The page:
Market Commentaries   |   Jan 11, 2021

Market Update from the Global Asset Allocation team – January 2021

A tumultuous 2020 came to a close on a positive note amid optimism that the distribution of safe and effective vaccines will revitalize the economy in 2021. While the pandemic intensified at year-end, investors opted to look through the rampant outbreak towards the post-vaccine economy, while the deluge of policy stimulus also underpinned sentiment. Indeed, after several weeks of wrangling, U.S. lawmakers managed to approve a $900 billion fiscal relief package that will be critical in bridging the gap until widespread vaccine rollout. Meanwhile, the U.K. and European Union unveiled a historic post-Brexit accord at the 11th hour, which formally completes Britain’s separation from the bloc more than four years after the referendum.

Candice Bangsund
Vice President and Portfolio Manager, Global Asset Allocation and Private Markets Solutions

Global equity markets extended their upward momentum through December, with the MSCI All Country World closing-out the year at an all-time high. Regionally speaking, gains were widespread across the globe. The S&P 500, Nasdaq, and Dow Jones Industrial Average all ended the year at record levels, while Canadian and international stocks also participated in the risk-on move. Emerging market stocks led the global charge and climbed to the highest level since 2007, with China’s benchmark rising to a five-year high as economic data revealed a vigorous recovery in the world’s second largest economy.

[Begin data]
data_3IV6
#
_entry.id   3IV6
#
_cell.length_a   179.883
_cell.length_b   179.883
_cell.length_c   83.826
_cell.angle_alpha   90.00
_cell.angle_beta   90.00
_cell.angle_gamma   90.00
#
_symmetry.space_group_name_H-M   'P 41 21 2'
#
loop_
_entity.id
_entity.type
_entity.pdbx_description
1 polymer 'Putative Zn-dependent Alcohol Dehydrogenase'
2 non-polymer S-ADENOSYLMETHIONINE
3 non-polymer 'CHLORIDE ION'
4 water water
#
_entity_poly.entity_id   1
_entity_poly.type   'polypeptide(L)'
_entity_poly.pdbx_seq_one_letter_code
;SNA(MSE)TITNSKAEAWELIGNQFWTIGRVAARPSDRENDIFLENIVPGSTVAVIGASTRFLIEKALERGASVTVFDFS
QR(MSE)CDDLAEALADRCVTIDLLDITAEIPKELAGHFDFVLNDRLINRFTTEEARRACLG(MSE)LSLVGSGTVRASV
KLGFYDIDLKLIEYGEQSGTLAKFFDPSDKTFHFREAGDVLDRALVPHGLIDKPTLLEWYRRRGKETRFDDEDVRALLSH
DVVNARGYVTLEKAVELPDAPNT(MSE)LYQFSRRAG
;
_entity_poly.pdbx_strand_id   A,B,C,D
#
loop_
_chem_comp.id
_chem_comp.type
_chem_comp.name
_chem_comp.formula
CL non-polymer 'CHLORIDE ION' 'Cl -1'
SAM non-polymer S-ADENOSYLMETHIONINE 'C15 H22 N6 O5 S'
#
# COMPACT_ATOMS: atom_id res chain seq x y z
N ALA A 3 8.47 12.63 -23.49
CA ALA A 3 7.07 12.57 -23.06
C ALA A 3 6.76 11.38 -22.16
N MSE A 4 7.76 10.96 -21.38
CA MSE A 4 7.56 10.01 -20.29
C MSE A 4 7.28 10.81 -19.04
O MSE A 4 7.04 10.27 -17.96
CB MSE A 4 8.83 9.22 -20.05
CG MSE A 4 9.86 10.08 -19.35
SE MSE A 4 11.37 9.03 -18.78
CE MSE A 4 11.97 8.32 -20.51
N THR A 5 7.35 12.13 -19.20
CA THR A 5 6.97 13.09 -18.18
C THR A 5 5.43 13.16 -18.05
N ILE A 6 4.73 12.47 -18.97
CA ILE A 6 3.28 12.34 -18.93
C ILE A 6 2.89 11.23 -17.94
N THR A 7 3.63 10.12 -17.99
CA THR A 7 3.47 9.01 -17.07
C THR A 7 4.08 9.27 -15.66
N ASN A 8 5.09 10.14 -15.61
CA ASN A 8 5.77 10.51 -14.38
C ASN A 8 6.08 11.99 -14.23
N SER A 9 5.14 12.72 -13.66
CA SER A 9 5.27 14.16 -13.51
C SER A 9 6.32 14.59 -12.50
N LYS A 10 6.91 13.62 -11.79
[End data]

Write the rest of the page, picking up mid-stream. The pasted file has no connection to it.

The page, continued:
Bond markets took their cue from the improved global growth trajectory and the prospect for increased U.S. fiscal spending, which saw investors ramp-up their expectations for inflation and pushed the long-end of the curve higher throughout the month. In contrast, the short-end remained pinned lower as central banks reinforced their pledges for unrelenting support. Consequently, the yield curve steepened, with the spread between the ten and two-year treasury yield hitting a three-year high at around 80 basis points.

The US dollar retreated to its weakest level since April 2018 as the favorable cyclical outlook and the ebullient mood in the marketplace sapped demand for the greenback. By contrast, the Canadian dollar traded near a two-year high as the sharp jump in crude prices buoyed the loonie, while the euro also soared to new multi-year levels. The pound strengthened to the highest since 2018 ahead of Britain’s formal exit from the European Union after 47 years of membership, with the long-awaited Brexit deal receiving approval from lawmakers in late-December.


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